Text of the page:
I came across an old codger driving this around this past week. He looked to be bout 90, had a cigar hanging from his mouth, and told me that he used it mainly for fishing because it got around in the woods good. Remember when they use to advertise you could buy a jeep for $79 in the newspaper? You had to put it together yourself and I never knew if the engine was included. 🙂 This one looked like the real thing.
It seems appropriate considering today marks the 71st anniversary of the D-Day landings in Normandy during WWII. It doesn’t get a lot of attention in the States, then again, most historical dates don’t. If you’re interested in D-Day, allow me to recommend The Longest Day by Cornelius Ryan. I still consider it the best overall book written about that day and it gives you an up-close look at what was happening with the soldiers on the ground. I don’t know if one exists, this would be a curious question to ask my German friends, but is there a real good historical book/novel about D-Day from the German point of view? If anyone out there can recommend one, send me a note, would you?
Also this day is the anniversary of the death of one of the few political heroes I have, Robert F. Kennedy Jr. who’d been gunned down the night before after winning the 1968 California Primary. Our history would’ve been so different if he had won the Presidency which it seems he was set to do. People literally lined railroad tracks as the train carrying his body went across the country and the church where he laid in state had to be kept open 24/7 because the lines of people were so long, even then they didn’t get everyone inside.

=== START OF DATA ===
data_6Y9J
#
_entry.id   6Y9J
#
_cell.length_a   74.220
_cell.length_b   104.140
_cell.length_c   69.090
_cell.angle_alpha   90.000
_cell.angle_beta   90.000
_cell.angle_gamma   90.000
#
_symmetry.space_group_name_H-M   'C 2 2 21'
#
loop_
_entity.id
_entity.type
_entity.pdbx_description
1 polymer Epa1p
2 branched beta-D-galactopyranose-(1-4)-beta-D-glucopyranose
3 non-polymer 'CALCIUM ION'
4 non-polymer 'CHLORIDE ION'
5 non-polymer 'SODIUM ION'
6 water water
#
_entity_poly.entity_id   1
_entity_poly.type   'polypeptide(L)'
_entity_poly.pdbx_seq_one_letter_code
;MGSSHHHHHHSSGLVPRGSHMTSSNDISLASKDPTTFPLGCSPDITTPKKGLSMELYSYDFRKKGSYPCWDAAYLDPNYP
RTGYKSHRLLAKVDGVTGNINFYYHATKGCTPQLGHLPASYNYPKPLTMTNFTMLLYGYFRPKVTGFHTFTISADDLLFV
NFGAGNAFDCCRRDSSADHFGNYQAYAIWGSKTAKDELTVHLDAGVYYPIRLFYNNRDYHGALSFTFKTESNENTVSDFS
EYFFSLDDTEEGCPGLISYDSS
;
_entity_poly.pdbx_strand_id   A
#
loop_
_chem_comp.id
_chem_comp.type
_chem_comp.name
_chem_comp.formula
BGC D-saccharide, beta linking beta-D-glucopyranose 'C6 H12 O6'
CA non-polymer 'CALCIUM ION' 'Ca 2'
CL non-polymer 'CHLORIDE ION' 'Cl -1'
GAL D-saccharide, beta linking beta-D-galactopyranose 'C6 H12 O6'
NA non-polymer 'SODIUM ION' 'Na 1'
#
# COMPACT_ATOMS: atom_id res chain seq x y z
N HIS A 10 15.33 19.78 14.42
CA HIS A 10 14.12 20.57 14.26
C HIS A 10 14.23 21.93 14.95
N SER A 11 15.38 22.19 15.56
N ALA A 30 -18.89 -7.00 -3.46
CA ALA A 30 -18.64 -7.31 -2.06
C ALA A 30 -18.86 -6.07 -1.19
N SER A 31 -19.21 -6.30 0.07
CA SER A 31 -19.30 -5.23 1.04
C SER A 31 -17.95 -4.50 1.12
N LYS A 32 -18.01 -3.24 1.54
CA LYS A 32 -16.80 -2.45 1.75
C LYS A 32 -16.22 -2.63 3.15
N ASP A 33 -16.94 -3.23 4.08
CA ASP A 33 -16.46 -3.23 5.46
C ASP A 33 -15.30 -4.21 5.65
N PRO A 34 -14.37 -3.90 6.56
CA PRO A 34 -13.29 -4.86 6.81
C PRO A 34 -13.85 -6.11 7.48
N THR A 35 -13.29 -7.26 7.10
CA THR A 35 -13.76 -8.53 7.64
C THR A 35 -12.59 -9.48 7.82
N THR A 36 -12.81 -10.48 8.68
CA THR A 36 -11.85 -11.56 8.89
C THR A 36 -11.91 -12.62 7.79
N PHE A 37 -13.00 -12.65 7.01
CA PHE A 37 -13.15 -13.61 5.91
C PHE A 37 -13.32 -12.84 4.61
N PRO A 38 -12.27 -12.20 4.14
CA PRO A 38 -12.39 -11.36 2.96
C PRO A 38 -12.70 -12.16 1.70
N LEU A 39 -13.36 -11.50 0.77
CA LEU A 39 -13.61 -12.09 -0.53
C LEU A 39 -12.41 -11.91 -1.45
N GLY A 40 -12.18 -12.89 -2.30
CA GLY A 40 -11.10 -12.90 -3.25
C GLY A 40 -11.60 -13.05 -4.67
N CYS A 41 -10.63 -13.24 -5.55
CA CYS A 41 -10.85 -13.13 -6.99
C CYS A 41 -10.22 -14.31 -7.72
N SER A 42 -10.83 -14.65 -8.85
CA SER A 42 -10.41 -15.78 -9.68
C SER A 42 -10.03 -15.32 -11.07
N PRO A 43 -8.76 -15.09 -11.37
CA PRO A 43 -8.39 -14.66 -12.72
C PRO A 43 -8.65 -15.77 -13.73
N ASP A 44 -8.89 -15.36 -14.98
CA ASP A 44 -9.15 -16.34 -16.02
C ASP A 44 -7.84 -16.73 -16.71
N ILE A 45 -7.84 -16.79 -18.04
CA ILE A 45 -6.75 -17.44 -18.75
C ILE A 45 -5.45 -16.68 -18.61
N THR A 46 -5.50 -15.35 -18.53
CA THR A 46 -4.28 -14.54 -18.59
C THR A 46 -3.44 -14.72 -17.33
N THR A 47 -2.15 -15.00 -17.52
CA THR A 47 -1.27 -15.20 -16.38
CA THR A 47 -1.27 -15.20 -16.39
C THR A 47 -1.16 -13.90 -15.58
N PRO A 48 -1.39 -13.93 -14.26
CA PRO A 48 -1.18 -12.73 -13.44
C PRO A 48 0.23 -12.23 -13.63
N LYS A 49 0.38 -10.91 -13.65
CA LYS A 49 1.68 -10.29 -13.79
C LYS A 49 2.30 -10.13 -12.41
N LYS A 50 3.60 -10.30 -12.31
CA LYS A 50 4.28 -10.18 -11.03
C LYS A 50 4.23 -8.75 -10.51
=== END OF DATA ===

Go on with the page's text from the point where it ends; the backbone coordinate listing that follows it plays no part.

I once got inside the Ambassador Hotel where he’d been shot. The dining hall area had once held events like an early Oscar presentation etc. and that night was packed. Evidence now suggests there was more than one shooter but at this point we’ll never know the full story.
Standing on the place where he lay, sprawled out in his own blood, was an eerie feeling for me. Even now, just recalling it, I feel a chill. A friend of mine had sneaked me inside so I could see the place before the Ambassador was sold off and torn down. The place seemed so insignificant considering the weight of the impact on history. And from the chaos of that night to the emptiness that filled the room during my visit, it seemed as though I was standing in a snapshot of a moment, as though Death dressed as a maitre’d would come through at any moment and say, “Can you move aside, please? You’re crowding the memory of my handiwork.”
So to honor both moments of history that occurred on this date, let me use the quote from Aeschylus that is engraved on Kennedy’s grave: In our sleep, pain that cannot forget falls drop by drop upon the heart, and in our despair, against our will, comes wisdom through the awful grace of God.